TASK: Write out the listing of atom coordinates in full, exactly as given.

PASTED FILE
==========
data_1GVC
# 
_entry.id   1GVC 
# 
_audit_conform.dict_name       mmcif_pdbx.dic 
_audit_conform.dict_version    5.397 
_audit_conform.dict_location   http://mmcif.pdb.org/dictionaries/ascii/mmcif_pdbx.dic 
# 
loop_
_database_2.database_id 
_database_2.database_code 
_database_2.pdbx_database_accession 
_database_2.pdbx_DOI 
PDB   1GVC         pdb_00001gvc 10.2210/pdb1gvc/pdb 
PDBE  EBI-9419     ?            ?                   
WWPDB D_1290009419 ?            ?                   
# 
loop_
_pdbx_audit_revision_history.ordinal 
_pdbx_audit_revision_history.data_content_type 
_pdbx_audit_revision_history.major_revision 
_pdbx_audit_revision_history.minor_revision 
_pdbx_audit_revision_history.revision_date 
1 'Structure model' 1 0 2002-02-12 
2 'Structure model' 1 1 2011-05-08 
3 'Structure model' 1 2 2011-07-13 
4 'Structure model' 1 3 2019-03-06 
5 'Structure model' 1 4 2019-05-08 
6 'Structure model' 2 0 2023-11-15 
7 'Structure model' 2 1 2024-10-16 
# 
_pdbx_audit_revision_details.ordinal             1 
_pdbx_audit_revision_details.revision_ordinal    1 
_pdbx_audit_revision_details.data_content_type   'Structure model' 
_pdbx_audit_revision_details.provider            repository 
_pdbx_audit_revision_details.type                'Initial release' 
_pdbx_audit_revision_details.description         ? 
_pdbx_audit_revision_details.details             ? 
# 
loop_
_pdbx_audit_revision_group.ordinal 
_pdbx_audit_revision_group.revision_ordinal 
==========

data_1GVC
# 
_entry.id   1GVC 
# 
_audit_conform.dict_name       mmcif_pdbx.dic 
_audit_conform.dict_version    5.397 
_audit_conform.dict_location   http://mmcif.pdb.org/dictionaries/ascii/mmcif_pdbx.dic 
# 
loop_
_database_2.database_id 
_database_2.database_code 
_database_2.pdbx_database_accession 
_database_2.pdbx_DOI 
PDB   1GVC         pdb_00001gvc 10.2210/pdb1gvc/pdb 
PDBE  EBI-9419     ?            ?                   
WWPDB D_1290009419 ?            ?                   
# 
loop_
_pdbx_audit_revision_history.ordinal 
_pdbx_audit_revision_history.data_content_type 
_pdbx_audit_revision_history.major_revision 
_pdbx_audit_revision_history.minor_revision 
_pdbx_audit_revision_history.revision_date 
1 'Structure model' 1 0 2002-02-12 
2 'Structure model' 1 1 2011-05-08 
3 'Structure model' 1 2 2011-07-13 
4 'Structure model' 1 3 2019-03-06 
5 'Structure model' 1 4 2019-05-08 
6 'Structure model' 2 0 2023-11-15 
7 'Structure model' 2 1 2024-10-16 
# 
_pdbx_audit_revision_details.ordinal             1 
_pdbx_audit_revision_details.revision_ordinal    1 
_pdbx_audit_revision_details.data_content_type   'Structure model' 
_pdbx_audit_revision_details.provider            repository 
_pdbx_audit_revision_details.type                'Initial release' 
_pdbx_audit_revision_details.description         ? 
_pdbx_audit_revision_details.details             ? 
# 
loop_
_pdbx_audit_revision_group.ordinal 
_pdbx_audit_revision_group.revision_ordinal 